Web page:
In 1991, I.M. Pei accepted the commission from Mrs. Koyama. When Pei saw the mountainous location that the Miho Museum would be, Mr. Pei recalled a classic Chinese poetry entitled the “Peach Blossom Spring” written by Tao Yuan Ming in the 4th century. Pei’s idea was to bring the joy of discovering the Peach Blossom to visitors at their arrival.
The most formidable difficulties was providing access to the mountainous site. The next one was to accommodate the 187,500 sq ft of space and to preserve the landscape of the mountains.
Pei decided to provide a theatrical sense of arrival using a combination of a 660 ft tunnel dug through an adjacent mountain and a 400 ft bridge to achieve the goal of the “discovery of” the Peach Blossom Spring and the access to the mountainous site. So, he designed a single “king post” set to support this bridge, then stretched from one angle into the mountain slope.
To preserve the landscape of the mountains, Pei’s solution was to remove the top of the mountain where the museum was to be located; and after inserting the building, he wanted to replace the mountain along with 7,000 trees and other plantings. As a result, 80% of the building is below ground; that is 17,400 square meter building is situated underground, carved out of a rocky mountaintop.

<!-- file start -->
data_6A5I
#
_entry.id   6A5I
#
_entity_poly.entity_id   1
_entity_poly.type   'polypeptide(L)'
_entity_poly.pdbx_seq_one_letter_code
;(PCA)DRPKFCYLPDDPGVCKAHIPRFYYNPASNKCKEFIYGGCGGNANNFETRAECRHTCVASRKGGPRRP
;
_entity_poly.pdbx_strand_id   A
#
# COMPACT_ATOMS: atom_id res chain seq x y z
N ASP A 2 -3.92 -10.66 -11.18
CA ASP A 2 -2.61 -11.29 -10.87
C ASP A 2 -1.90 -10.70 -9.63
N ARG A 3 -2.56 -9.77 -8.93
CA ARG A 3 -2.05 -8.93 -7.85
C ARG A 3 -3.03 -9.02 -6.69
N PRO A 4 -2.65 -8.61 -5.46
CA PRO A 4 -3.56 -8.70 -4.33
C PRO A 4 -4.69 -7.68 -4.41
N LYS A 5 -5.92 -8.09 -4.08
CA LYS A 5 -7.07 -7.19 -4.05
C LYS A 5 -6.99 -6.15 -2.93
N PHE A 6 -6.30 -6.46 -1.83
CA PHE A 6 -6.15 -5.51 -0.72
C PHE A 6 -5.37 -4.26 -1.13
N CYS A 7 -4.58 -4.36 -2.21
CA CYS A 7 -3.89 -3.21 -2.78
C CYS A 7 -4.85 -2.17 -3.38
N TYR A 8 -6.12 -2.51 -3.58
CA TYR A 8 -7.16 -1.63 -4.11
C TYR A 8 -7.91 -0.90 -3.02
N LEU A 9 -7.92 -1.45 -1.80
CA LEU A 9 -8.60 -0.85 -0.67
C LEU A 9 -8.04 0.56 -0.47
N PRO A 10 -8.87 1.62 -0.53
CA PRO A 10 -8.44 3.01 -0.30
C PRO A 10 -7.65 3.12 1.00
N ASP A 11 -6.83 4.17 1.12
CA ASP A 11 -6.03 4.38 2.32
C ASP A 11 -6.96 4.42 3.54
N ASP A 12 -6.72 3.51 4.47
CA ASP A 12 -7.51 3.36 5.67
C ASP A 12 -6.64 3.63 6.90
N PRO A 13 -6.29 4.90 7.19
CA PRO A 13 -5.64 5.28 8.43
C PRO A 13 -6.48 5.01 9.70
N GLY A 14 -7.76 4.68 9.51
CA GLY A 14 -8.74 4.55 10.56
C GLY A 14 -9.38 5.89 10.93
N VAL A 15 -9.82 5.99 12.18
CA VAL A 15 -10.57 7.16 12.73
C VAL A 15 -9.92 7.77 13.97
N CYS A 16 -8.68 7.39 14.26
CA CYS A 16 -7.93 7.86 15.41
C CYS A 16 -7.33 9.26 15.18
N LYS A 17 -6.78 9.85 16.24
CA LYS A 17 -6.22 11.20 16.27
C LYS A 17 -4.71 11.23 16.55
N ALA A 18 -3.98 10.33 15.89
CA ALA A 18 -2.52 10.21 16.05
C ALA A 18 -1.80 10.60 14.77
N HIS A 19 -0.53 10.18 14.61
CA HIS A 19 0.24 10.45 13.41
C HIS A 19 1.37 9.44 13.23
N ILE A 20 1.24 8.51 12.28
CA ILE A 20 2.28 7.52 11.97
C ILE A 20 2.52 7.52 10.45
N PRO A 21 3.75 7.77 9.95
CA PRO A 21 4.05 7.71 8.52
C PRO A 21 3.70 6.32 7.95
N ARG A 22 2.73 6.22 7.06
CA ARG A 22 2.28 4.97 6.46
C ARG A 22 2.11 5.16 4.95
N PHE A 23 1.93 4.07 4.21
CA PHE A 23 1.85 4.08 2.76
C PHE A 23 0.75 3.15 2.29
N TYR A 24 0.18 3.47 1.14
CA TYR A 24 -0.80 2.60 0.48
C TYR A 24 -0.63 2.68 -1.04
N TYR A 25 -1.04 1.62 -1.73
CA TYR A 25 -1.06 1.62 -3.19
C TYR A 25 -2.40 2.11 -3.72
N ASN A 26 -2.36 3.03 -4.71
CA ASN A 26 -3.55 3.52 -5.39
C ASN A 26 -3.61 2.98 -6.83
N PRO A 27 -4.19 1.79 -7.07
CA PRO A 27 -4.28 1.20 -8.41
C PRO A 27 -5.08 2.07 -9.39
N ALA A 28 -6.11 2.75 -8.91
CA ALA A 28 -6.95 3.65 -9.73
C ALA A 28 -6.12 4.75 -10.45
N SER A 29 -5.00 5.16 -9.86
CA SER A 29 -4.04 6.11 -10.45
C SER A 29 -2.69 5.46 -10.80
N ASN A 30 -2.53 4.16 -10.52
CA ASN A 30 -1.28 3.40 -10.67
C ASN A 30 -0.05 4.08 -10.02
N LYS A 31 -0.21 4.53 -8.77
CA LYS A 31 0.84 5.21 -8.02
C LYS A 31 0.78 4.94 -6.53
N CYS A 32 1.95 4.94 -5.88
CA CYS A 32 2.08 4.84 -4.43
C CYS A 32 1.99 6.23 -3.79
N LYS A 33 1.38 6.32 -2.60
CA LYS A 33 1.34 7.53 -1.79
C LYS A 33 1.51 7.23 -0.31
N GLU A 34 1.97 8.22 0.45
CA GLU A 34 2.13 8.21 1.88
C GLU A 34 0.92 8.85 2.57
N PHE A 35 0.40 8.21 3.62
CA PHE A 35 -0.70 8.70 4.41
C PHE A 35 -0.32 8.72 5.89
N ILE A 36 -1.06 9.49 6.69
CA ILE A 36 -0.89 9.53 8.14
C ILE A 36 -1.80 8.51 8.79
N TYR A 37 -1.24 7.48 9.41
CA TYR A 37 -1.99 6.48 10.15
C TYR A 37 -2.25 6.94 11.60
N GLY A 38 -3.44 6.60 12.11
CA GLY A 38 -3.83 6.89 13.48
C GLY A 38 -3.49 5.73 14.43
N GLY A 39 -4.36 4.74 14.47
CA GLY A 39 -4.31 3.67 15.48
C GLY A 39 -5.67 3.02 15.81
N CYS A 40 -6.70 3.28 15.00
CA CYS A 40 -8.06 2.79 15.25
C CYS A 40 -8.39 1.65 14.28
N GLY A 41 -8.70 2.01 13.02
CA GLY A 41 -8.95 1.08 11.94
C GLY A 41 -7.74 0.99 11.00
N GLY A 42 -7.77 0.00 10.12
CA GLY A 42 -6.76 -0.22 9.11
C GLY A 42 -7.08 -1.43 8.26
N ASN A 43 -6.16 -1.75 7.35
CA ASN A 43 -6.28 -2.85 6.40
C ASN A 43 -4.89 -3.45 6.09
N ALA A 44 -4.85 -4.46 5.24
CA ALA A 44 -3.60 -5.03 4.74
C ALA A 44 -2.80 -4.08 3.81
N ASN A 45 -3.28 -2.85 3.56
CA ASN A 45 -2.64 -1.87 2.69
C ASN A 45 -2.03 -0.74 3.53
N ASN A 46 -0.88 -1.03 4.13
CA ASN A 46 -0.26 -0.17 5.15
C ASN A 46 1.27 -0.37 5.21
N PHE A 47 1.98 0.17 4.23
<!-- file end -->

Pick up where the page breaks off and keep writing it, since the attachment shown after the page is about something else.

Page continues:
Inside of the Museum:
“I think you can see a very conscious attempt on my part to make the silhouette of the building comfortable in the natural landscape.”
~ I.M. Pei
“Having won every award of any consequence in his art, Pei stands alone as the most distinguished member of his Late-Modernist generation still in practice. And what most distinguishes his practice is that it has never ceased to grow, or to change. “
When Mr. Pei completed this massive architecture in 1997, he was 80 years old.
The Peach Blossom Spring: There once lived a fisherman in Eastern China. One day, as he was rowing up a mountain stream, he came across a peach orchard in full bloom. At the end of the orchard, he noticed a ray of light coming from a small cave at the foot of a mountain. Once inside, he found himself on a narrow road, but traveling deeper, a splendid view suddenly opened before him. There was the Shangri-La.
Reference: I.M. Pei : A Profile in American architecture by Carter Wiseman
I did a post of the Mihon Museum in 2013, which was the 3rd post for Pei’s Architecture series. For this one, I used a new set of photos. If I am lucky, I may get to see this museum someday.